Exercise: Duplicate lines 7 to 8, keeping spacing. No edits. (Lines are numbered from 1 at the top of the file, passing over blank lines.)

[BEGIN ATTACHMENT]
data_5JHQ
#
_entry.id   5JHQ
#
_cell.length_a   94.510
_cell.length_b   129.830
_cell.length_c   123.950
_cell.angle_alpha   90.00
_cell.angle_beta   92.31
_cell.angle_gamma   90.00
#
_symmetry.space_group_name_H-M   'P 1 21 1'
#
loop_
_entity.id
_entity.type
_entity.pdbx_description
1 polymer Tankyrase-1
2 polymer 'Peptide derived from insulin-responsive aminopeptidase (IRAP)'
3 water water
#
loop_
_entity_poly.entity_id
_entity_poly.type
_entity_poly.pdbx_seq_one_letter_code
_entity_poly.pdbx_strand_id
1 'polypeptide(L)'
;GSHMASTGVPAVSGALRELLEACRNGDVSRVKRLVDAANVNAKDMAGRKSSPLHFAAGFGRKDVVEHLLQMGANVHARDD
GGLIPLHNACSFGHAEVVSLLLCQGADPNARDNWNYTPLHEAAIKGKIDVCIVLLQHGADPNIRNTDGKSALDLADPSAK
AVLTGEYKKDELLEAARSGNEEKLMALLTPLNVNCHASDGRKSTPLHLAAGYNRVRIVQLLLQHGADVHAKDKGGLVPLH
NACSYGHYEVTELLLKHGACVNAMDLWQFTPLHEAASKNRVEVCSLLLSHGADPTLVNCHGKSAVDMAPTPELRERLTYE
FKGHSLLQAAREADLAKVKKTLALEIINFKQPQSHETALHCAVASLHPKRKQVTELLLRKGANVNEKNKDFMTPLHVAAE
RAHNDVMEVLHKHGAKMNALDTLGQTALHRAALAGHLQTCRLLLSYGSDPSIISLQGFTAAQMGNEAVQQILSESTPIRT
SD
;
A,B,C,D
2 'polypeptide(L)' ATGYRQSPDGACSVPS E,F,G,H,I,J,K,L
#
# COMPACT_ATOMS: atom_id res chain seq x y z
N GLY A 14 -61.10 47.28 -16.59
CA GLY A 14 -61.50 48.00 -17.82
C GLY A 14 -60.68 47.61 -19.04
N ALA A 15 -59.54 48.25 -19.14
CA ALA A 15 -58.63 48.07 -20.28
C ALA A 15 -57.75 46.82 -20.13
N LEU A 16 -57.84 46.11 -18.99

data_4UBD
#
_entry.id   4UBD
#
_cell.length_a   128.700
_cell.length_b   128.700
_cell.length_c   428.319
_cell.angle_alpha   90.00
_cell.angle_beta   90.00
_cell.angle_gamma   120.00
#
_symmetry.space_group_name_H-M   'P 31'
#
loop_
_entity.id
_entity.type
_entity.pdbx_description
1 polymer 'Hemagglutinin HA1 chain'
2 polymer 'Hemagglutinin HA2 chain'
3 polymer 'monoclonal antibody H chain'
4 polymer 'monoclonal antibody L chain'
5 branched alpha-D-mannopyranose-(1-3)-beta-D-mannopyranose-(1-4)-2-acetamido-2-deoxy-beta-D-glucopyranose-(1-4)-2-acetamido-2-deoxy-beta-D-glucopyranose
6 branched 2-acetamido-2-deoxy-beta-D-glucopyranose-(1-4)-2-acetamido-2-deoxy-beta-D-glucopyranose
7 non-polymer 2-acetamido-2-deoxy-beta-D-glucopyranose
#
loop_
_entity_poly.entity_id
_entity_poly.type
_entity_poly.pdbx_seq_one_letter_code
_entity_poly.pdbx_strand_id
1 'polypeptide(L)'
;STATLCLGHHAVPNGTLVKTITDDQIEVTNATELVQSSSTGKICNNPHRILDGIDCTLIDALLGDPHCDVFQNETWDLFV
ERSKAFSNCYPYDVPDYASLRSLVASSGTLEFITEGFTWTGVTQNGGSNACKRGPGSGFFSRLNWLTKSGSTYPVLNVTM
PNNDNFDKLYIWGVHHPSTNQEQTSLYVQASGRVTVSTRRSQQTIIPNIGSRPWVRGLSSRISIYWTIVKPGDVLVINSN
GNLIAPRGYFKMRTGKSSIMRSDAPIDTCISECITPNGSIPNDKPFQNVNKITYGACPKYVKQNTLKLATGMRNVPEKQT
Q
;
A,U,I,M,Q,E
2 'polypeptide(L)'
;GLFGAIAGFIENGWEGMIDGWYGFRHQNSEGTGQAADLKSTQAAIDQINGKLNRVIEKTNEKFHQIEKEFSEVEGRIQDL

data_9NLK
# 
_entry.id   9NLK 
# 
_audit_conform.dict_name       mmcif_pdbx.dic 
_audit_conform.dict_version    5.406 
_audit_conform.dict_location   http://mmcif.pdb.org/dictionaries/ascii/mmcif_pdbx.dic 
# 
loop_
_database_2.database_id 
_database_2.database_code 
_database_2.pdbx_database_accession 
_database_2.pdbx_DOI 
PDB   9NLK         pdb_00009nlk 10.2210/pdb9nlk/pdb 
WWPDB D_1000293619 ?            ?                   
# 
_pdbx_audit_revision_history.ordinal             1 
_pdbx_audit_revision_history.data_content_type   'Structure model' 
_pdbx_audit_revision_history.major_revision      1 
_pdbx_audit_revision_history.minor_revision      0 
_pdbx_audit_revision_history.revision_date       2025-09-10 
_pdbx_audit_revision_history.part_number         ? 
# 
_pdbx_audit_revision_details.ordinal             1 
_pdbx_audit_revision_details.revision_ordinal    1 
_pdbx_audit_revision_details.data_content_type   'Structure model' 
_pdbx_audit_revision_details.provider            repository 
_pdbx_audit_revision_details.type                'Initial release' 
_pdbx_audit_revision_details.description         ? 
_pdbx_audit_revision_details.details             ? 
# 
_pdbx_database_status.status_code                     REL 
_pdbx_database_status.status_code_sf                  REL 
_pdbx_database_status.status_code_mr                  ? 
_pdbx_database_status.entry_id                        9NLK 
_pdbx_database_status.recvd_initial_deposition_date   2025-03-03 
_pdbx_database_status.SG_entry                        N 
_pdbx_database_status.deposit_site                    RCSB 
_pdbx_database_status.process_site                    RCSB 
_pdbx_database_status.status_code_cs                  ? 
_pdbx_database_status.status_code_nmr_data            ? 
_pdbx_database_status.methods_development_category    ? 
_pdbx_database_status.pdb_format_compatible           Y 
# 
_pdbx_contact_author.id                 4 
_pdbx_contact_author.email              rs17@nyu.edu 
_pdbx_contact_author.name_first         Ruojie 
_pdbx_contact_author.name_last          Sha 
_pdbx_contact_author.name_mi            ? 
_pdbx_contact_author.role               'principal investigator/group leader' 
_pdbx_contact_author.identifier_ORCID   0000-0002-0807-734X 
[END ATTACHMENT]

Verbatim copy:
_cell.length_c   123.950
_cell.angle_alpha   90.00